Our next stop was at the World Center for Birds of Prey.  I had been there once before, in 2013 and loved it! The World Center for Birds of Prey was founded by the Peregrine Fund, as a conservation and education center. They are a group dedicated to the ancient sport of falconry.  Peregrines have been used in falconry for over 3,000 years, and the group wanted to save them for the sport.  Peregrines are the fastest animal on earth, diving at speeds more than 200 mph while hunting.

Peregrine Falcon

Their first conservation mission began in 1970, to save the Peregrine Falcon from extinction – the Peregrines and other birds of prey had become threatened due to the agricultural pesticide DDT, which causes birds to lay eggs with thin shells.  The breeding program and legislation to ban DDT were so successful that the Peregrine Falcon was removed from the Endangered Species list in 1999.  They are doing so well now that the Center no longer breeds them for release into the wild; they are focusing their efforts on other, still endangered, species.

While we were there, we saw a demonstration on a Lanner Falcon, which is native to the Mediterranean area.  He was beautiful, and we all loved seeing him up close.  We learned about the malar stripes, which reduce glare on the bird’s eyes as they hunt.  It’s where football players got the idea.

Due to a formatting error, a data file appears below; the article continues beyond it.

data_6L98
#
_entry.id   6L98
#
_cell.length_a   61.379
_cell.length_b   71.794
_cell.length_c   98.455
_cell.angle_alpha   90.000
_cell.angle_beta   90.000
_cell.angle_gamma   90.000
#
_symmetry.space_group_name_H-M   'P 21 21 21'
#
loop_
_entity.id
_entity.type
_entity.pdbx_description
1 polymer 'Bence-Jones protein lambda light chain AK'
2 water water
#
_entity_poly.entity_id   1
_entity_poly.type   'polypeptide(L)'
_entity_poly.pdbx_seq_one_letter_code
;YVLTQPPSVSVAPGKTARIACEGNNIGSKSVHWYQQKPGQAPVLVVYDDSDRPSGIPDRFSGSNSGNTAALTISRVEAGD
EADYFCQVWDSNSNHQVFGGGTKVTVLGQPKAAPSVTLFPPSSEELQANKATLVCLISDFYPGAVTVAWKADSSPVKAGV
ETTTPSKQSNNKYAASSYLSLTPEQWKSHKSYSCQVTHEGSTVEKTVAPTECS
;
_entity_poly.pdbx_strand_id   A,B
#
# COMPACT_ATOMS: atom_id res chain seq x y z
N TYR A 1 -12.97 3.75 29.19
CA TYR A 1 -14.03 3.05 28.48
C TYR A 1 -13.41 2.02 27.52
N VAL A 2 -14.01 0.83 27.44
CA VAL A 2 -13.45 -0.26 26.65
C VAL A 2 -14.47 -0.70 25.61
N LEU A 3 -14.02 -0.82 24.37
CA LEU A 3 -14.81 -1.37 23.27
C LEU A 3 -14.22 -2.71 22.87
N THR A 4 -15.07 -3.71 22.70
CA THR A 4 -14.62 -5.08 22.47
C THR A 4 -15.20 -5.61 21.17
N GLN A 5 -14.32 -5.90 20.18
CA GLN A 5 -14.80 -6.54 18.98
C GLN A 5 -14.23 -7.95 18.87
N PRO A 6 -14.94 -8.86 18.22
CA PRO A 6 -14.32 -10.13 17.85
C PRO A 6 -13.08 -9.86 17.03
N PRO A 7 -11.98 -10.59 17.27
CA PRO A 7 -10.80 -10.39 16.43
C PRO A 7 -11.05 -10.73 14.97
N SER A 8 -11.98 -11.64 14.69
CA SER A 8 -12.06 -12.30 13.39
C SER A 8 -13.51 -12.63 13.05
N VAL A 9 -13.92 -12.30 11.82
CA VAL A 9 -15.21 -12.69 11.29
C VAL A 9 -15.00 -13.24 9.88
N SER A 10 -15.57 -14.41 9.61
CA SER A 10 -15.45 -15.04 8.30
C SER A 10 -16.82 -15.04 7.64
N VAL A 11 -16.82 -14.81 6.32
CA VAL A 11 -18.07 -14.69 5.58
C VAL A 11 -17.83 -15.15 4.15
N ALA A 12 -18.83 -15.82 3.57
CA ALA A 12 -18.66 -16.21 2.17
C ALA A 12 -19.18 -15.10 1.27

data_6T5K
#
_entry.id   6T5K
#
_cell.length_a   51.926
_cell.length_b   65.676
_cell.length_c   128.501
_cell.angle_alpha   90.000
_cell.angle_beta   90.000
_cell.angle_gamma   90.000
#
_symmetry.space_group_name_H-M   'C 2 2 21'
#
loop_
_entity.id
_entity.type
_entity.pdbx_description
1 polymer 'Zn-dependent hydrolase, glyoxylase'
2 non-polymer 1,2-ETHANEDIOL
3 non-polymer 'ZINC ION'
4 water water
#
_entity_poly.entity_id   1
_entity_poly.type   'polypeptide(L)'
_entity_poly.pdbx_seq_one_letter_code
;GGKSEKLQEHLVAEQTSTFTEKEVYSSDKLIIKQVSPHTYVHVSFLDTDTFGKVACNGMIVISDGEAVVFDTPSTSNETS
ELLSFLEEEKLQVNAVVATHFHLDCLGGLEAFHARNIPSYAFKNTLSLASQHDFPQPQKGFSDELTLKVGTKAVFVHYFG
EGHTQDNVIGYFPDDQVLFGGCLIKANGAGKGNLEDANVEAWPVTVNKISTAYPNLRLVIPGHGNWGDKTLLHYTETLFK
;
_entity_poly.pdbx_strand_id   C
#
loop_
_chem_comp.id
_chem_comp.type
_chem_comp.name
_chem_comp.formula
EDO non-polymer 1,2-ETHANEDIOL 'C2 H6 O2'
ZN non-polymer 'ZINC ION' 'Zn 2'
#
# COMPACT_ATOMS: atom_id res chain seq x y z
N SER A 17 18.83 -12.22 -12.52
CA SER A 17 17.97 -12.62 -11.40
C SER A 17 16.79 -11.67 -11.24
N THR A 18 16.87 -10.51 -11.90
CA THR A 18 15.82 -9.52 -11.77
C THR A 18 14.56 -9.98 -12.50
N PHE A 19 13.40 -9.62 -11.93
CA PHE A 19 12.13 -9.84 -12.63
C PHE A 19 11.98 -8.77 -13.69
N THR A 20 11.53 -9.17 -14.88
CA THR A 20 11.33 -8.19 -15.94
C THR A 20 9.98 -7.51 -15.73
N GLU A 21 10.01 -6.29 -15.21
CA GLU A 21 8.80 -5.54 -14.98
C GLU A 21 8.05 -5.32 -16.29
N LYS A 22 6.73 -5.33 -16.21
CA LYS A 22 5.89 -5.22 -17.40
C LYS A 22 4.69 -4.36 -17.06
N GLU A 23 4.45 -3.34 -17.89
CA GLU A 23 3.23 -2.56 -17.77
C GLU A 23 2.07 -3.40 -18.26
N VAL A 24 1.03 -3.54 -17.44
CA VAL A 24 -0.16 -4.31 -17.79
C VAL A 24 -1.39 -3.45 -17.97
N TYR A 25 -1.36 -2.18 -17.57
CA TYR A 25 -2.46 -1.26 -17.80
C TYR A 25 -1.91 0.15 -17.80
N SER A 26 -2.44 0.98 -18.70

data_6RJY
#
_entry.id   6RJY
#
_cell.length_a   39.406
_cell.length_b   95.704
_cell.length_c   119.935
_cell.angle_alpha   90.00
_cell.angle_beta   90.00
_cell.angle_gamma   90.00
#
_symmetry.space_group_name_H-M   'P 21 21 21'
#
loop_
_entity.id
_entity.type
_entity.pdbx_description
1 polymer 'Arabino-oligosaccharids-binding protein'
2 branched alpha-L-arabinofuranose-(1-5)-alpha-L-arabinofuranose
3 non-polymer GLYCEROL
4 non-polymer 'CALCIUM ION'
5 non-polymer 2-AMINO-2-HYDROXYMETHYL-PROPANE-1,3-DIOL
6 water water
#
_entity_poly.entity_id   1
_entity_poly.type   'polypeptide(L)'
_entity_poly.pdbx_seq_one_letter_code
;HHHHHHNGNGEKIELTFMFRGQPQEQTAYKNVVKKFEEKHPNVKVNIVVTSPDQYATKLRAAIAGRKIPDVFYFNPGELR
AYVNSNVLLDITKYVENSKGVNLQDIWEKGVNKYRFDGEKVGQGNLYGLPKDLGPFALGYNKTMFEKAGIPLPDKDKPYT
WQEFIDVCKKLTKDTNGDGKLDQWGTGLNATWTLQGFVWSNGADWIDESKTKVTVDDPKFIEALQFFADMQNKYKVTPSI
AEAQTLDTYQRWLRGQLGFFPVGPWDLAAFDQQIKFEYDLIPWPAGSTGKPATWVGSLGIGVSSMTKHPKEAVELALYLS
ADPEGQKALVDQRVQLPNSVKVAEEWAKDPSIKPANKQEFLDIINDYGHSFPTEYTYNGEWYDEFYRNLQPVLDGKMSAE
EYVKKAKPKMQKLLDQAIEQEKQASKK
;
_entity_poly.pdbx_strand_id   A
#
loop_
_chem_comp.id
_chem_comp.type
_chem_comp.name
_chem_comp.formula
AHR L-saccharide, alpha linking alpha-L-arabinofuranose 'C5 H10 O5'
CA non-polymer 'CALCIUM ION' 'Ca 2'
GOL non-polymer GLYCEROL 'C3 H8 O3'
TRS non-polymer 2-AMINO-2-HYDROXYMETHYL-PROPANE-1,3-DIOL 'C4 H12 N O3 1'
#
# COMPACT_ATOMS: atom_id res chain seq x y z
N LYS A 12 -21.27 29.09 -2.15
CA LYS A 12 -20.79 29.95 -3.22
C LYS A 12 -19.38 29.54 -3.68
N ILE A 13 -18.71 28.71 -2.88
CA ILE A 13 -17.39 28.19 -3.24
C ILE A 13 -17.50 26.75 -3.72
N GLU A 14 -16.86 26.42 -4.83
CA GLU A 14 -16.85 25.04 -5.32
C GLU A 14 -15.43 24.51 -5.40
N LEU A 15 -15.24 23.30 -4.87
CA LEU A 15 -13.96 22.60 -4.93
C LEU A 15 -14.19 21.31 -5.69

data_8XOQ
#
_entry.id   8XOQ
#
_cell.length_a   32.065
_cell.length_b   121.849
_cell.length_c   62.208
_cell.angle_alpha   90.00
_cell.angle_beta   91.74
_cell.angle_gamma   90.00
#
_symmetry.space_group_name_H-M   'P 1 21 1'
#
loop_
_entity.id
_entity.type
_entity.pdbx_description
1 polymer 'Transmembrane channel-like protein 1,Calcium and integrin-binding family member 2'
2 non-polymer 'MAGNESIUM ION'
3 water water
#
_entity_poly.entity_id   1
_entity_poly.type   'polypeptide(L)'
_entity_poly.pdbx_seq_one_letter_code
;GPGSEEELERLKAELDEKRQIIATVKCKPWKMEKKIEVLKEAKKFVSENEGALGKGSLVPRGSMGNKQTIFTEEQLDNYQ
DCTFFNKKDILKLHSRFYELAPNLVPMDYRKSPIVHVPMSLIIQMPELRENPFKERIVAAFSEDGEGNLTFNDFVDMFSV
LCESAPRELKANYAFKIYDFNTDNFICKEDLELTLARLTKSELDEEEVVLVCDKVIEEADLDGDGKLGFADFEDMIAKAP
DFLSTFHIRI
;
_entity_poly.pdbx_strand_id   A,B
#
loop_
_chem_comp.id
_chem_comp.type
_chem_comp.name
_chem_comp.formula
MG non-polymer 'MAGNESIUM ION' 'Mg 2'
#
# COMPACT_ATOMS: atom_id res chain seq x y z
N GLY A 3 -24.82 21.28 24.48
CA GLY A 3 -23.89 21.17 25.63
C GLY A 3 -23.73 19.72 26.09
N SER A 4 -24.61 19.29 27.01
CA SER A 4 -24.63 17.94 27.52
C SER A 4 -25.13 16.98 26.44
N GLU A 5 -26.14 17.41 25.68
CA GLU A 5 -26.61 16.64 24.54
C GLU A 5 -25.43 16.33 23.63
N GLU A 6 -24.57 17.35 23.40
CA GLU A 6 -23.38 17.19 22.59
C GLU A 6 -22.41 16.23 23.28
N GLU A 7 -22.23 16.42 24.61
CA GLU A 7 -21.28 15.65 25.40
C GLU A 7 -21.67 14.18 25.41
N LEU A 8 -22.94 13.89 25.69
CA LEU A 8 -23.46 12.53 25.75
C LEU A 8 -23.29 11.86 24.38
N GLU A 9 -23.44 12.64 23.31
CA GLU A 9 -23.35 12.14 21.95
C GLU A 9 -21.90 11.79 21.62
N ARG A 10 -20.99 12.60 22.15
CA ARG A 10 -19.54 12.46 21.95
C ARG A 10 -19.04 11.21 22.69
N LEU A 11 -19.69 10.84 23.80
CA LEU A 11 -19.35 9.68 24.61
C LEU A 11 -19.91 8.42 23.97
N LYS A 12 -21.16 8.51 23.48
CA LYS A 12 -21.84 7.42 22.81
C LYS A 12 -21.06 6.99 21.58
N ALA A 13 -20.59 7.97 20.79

Lanner Falcon

We watched the movie on the work of the center, and I also loved seeing the success story of the Peregrine Falcon (removed from the endangered species list in 1999), as well as the California Condor, which in great part is due to the efforts of the World Center for Birds of Prey has gone from only 22 individuals remaining in the world to 446 in captivity and in the wild as of the end of 2016.  We also checked out the birds on display inside.

When we went back outside after touring the indoor exhibits, we split up and I was lucky enough to find two bird handlers with a male and female American Kestrel.  They look so different from each other – it was very cool to see them up close!  They are very small falcons, and the females are larger than the males, which is common among birds of prey.  Also very interesting is that Kestrels can hover, in order to ambush and swoop down on their prey!

American Kestrel Male

 

American Kestrel Female